The Exploratorium in San Francisco is collaborating with NASA and the National Science Foundation to produce a live broadcast of the total solar eclipse from the Federated States of Micronesia on March 8th and 9th. The fully eclipsed sun will be visible from only a few Pacific islands, but the live broadcast from Woleai, also known as Oleai, a coral atoll of twenty-two islands in the eastern Caroline Islands in the Pacific Ocean, will make this amazing phenomenon available to hundreds of countries and millions of people around the world.
The “path of totality” for an eclipse – or the area on earth where people can see the moon fully covering the surface of the sun – is only 100 miles wide and moves in a curved path across the globe. With this eclipse’s remote, oceanic path, few people will see the 2016 eclipse live, but the Exploratorium is sending a team to Woleai to film and broadcast the event to share with the masses. Educators, students, and the general public will have access to a live program through the Internet, mobile phones, and television.
The Exploratorium will produce several programs in San Francisco that evening, all of which will be streamed live in high definition, allowing people all over the world to enjoy this spectacular celestial event. The telescope feed with Spanish narration will be transmitted by the Exploratorium through CENIC's CalREN for streaming worldwide. Events include:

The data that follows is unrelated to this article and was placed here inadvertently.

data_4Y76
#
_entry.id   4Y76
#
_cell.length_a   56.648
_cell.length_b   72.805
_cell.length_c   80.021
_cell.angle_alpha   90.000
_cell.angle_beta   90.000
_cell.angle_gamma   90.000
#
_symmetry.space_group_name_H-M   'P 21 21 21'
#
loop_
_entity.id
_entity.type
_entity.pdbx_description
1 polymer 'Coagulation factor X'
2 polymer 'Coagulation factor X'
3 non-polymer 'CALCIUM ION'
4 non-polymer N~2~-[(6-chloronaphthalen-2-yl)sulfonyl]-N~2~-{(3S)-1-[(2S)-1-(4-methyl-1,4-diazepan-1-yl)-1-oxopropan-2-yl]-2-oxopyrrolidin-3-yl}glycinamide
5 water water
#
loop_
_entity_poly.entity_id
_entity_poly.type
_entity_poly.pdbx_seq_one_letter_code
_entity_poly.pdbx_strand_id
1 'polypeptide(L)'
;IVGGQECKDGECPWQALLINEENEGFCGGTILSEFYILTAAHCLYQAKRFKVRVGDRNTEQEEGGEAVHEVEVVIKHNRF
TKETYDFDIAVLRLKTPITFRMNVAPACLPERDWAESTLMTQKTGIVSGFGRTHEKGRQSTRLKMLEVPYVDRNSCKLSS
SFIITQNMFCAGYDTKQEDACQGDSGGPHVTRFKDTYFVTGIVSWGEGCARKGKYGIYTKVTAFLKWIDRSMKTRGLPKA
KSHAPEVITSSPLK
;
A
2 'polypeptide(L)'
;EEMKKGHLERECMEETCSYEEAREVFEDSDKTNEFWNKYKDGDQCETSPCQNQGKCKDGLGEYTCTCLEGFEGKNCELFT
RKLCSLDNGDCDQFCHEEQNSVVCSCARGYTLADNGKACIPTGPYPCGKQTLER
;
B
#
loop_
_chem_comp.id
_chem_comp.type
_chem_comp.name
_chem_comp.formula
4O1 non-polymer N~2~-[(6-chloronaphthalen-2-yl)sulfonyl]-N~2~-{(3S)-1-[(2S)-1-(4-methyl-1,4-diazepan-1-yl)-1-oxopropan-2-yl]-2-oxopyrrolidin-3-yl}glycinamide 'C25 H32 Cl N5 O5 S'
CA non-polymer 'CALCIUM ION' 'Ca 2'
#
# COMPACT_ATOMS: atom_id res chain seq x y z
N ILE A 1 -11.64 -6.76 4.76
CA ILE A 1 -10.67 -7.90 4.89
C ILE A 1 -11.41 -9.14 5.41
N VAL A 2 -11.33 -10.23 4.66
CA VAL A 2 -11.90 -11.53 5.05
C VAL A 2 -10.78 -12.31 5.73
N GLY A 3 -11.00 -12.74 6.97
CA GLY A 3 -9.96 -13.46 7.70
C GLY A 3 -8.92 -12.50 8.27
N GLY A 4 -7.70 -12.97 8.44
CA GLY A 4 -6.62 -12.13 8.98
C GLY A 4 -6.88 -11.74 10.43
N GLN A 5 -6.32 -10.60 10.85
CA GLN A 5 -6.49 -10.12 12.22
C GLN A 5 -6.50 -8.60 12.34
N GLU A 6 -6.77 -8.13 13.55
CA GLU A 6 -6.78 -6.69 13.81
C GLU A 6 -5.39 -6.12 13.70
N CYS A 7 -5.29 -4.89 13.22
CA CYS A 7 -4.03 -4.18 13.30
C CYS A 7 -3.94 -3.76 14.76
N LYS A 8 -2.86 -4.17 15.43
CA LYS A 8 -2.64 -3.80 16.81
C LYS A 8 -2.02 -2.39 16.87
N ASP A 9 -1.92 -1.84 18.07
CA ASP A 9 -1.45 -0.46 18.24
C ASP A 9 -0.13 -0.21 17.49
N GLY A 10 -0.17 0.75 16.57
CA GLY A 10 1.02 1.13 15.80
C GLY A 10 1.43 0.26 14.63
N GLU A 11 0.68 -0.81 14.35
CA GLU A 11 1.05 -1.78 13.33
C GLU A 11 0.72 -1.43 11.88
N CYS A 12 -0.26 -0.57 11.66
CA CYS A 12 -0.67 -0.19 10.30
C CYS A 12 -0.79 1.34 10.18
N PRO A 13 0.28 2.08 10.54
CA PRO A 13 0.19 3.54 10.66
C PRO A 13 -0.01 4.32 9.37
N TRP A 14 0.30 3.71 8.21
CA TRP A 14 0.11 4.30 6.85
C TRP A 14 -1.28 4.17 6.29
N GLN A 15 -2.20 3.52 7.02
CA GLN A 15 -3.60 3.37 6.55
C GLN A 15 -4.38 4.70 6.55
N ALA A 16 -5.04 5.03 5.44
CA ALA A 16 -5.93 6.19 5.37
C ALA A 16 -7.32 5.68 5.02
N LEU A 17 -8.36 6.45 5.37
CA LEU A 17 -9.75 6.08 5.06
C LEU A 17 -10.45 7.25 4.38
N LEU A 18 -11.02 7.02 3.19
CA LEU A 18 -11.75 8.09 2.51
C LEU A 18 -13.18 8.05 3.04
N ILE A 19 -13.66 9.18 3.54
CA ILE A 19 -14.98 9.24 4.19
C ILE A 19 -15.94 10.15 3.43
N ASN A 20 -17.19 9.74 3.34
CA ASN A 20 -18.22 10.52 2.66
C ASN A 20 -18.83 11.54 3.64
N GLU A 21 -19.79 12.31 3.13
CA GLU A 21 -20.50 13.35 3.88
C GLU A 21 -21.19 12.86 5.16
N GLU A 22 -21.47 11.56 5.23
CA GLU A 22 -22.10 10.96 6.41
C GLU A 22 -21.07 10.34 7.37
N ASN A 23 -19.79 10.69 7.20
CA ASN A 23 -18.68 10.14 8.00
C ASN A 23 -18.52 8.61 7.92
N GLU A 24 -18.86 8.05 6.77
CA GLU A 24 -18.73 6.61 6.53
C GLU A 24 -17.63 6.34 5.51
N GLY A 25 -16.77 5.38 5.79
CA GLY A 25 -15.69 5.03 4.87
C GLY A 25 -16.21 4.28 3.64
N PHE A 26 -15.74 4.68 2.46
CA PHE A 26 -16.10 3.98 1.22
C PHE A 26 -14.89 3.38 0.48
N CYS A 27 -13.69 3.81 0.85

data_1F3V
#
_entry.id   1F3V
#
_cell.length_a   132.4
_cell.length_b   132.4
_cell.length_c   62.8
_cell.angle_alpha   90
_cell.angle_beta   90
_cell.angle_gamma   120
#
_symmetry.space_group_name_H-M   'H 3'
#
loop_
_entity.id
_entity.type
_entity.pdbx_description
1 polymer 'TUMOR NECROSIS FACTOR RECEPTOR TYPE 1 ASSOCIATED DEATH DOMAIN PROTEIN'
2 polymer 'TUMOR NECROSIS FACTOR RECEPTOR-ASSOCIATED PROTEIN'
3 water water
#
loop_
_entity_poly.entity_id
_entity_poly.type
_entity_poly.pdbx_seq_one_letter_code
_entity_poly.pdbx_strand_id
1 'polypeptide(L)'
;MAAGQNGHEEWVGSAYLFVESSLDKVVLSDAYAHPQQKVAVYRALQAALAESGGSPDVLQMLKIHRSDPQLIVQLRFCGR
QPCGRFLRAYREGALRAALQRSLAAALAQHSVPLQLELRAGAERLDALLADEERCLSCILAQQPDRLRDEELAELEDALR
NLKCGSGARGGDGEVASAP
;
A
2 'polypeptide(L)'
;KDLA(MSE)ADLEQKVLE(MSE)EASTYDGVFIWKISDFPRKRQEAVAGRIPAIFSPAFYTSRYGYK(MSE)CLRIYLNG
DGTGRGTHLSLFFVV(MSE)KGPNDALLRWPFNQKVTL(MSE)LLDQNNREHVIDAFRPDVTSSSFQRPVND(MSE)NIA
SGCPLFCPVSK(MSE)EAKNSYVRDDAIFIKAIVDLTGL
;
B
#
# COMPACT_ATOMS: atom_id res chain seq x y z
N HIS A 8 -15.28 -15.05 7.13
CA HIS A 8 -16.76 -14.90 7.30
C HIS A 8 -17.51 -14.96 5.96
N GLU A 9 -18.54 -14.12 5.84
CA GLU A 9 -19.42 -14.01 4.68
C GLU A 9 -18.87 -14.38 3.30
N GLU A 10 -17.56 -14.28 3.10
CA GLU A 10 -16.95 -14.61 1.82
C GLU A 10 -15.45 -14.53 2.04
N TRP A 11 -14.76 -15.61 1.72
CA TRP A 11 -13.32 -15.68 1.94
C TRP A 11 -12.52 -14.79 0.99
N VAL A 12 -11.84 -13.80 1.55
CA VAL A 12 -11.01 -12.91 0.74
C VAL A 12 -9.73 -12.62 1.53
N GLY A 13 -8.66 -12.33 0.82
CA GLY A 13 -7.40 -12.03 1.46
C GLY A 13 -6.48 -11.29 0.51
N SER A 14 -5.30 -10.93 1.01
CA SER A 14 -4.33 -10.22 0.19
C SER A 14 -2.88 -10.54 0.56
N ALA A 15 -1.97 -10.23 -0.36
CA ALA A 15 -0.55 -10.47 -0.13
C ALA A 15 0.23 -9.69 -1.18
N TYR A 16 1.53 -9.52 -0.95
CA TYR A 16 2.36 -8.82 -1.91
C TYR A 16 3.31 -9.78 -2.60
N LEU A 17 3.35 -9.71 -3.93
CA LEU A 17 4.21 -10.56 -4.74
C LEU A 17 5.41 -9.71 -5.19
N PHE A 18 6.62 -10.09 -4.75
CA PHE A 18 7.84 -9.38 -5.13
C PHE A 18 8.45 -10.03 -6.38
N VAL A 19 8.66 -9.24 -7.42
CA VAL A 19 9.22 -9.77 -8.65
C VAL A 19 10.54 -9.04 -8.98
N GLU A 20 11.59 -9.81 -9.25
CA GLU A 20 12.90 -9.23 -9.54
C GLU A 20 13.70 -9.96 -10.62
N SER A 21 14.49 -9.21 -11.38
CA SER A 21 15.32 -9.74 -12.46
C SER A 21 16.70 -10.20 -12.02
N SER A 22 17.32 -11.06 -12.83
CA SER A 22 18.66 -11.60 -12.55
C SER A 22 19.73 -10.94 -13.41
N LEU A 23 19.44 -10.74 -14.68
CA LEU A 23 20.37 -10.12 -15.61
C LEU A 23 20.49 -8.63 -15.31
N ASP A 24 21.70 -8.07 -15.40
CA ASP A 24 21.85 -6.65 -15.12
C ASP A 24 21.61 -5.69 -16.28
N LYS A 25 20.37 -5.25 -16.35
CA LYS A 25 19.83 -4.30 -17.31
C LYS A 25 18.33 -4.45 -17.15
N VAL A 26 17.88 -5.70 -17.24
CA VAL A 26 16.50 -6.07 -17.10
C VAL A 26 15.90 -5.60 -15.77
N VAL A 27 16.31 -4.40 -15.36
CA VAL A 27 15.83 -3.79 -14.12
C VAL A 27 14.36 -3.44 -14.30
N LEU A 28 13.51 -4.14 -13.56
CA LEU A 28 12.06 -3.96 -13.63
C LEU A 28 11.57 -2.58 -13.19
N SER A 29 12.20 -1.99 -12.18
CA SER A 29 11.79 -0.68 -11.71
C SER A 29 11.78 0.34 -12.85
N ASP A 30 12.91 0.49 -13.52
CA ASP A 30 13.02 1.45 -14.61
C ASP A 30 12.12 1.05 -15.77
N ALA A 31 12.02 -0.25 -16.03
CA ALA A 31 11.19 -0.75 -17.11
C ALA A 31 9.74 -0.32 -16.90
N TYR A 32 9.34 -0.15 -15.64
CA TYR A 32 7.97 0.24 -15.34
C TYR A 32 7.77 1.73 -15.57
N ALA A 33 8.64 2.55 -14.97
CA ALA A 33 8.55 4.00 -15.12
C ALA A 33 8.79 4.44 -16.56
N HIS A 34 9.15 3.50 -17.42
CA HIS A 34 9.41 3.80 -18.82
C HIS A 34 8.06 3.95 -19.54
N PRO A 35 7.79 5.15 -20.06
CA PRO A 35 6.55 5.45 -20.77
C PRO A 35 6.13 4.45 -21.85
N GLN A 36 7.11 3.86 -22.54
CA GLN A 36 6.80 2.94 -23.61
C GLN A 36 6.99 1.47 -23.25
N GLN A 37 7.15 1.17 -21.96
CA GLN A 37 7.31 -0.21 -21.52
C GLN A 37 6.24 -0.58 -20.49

Live One-Hour Program: From 5:00–6:00 p.m. there will be a live one-hour program that provides information about the eclipse and safe viewing techniques, as well as an exploration of the Micronesian island from which the eclipse is being broadcast. This program features stunning live eclipse imagery from four telescopes (1/4 disc and full-disc in white light and with H-Alpha filters) and explores the science of the sun, using high-definition images and video from NASA satellites.
Telescopic Imagery Feed: From 4:00–7:00 p.m., a second feed will feature telescope imagery of the entire eclipse for just over three hours, without any commentary, allowing news stations and museums to conduct their own educational programming.
Spanish Narration: A third feed will feature a shorter version of the telescope-only feed, with live narration in Spanish provided by Exploratorium scientist Dr. Isabel Hawkins.
If you are a library or a school and are interested in creating a school or community event around this program, or for general information, contact Nicole Minor at email@example.com.